By Scott North Herald Writer
BOTHELL — A Snohomish County sheriff’s deputy was legally justified last summer when he fatally shot a mentally ill man who charged at him with an upraised cane, the county’s top prosecutor has concluded.
The July 10, 2011 death of Brandon R. Brown, 27, was tragic, but the deputy was acting within the law when he fired a single shot in defense, Prosecuting Attorney Mark Roe said in a letter to detectives Friday.
“Brandon Brown was not a bad person; he was a mentally ill one,” Roe wrote. “Whether he was mentally ill or bad wasn’t the most acute issue however, as he went towards the sheriff’s deputy with what was essentially a club that could clobber him.”
Deputies were at Brown’s home in the 2000 block of 187th Place SE after family members reported that he was angry and had just threatened to hit his sister with the cane, according to court papers.
Brown for years had been diagnosed as living with schizophrenia. He had a history of confrontations with police, including some that required response by the sheriff’s office SWAT team, records show.
Deputies sent to the home that day were identified in police reports as Christopher Simpson and Chris Leyda. They were legally obligated to arrest Brown because of state domestic violence laws, Roe wrote.
The pair initially tried to talk Brown into surrendering and when that didn’t work, attempted to subdue him with electric shocks from their Tasers. That proved ineffective and Brown ran into an upstairs bedroom, shutting the door.
The death was investigated by major-case detectives from the Washington State Patrol and the Mukilteo Police Department. Both are members of the Snohomish County Multiple Agency Response Team.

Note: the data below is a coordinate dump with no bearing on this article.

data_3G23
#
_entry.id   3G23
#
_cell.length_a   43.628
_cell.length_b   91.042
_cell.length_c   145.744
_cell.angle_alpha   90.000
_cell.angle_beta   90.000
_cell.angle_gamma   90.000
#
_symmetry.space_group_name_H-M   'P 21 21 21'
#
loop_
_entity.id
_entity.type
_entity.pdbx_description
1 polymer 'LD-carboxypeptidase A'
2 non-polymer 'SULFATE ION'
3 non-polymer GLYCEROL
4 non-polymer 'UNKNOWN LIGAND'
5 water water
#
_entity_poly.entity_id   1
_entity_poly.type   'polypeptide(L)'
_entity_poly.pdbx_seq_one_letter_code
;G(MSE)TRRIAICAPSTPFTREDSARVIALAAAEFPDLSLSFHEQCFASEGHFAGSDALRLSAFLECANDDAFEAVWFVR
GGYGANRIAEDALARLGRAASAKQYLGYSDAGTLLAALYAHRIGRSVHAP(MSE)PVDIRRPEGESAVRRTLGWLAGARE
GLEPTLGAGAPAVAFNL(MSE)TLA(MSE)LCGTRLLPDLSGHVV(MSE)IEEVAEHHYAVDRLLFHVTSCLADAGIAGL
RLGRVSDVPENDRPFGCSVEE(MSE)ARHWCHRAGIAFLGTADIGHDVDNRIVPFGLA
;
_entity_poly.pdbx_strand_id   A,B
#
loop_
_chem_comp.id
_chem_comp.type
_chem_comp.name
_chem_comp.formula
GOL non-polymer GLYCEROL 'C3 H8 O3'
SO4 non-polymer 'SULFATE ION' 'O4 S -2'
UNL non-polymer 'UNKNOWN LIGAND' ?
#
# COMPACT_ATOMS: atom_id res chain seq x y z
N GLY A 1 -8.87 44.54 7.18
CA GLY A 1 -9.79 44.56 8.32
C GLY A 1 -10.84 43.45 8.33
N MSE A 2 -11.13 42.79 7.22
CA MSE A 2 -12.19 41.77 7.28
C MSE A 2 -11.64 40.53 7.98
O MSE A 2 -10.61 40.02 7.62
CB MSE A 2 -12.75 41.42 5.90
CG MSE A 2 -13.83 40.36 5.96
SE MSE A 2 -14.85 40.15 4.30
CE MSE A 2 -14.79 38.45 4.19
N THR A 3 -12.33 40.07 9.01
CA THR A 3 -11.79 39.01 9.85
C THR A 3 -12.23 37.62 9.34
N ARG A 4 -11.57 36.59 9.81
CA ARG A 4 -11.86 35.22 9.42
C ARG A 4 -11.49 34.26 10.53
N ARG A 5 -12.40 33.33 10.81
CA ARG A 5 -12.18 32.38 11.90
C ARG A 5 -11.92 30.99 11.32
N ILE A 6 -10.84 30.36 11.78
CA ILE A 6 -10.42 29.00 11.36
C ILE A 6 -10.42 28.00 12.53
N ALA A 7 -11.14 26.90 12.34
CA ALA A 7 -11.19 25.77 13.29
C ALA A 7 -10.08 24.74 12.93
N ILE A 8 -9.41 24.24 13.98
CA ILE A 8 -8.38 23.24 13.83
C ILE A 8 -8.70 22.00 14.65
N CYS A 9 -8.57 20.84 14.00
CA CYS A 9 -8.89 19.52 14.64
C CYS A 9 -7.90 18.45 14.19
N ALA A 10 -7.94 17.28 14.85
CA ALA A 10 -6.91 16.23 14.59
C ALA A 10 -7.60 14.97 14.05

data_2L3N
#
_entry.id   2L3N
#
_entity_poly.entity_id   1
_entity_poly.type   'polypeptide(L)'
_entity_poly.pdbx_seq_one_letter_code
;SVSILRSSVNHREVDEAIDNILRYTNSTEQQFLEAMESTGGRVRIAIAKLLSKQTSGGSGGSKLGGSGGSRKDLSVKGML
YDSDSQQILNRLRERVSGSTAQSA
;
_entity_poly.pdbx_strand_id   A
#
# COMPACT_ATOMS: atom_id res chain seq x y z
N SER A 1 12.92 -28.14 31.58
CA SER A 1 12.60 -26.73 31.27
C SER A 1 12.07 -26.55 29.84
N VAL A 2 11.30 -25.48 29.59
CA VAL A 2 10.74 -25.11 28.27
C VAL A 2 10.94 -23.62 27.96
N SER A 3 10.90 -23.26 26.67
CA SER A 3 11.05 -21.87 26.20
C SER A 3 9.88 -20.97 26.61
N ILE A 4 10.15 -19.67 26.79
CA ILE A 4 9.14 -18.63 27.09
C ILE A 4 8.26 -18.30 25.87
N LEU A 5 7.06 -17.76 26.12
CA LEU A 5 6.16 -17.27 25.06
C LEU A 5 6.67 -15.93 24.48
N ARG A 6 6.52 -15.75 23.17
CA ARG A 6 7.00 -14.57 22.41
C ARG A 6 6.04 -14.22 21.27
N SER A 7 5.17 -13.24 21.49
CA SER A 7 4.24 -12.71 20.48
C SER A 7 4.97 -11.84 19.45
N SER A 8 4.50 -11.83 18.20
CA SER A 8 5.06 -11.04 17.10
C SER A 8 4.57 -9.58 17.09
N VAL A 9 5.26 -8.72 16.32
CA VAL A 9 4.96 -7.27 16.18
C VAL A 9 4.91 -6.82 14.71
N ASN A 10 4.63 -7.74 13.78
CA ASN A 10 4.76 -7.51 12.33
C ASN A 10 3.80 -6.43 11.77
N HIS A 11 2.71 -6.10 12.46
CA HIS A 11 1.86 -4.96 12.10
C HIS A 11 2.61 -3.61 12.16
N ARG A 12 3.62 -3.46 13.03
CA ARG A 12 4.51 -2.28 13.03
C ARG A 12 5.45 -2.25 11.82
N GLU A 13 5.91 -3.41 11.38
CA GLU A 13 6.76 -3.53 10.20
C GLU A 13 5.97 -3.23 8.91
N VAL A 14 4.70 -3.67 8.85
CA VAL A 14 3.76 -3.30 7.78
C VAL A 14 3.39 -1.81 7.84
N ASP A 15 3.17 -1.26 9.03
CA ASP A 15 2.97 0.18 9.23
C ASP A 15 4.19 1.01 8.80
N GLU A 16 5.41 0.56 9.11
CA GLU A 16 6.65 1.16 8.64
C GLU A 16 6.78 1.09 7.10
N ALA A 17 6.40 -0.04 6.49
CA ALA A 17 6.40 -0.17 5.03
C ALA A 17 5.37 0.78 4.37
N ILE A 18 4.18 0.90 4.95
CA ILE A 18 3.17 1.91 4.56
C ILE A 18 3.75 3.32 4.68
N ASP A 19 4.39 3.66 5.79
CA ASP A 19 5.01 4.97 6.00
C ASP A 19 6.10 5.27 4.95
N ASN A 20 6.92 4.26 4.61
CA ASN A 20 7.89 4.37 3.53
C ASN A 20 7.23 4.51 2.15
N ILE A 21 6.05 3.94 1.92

Simpson earlier was named in documents as the deputy who fired the fatal shot. Investigators learned that he had initially had his handgun unholstered while Leyda prepared to use the Taser.
“It is clear he never wanted or intended to shoot Mr. Brown, evidenced by the fact that he holstered his gun before going upstairs, and didn’t draw it again until he was being advanced on by a man with a weapon, and felt threatened,” Roe wrote. “I don’t believe the deputy committed a crime because I think the facts show he was acting reasonably, and was justified when he decided to shoot.”
A search warrant initially described the deputy backing away from Brown and tripping over something on the floor about the time the fatal shot was fired. In the letter, Roe described the deputy firing before he fell.
Roe said Brown’s family was disappointed when he explained his decision not to charge the deputy in connection with the shooting, but he later got a call thanking him for meeting with them to explain the decision.
Simpson initially was placed on administrative leave, following standard procedure for police shootings. The deputy, in his mid 40s, has worked with the sheriff’s office for more than two decades.
Scott North: 425-339-3431, email@example.com.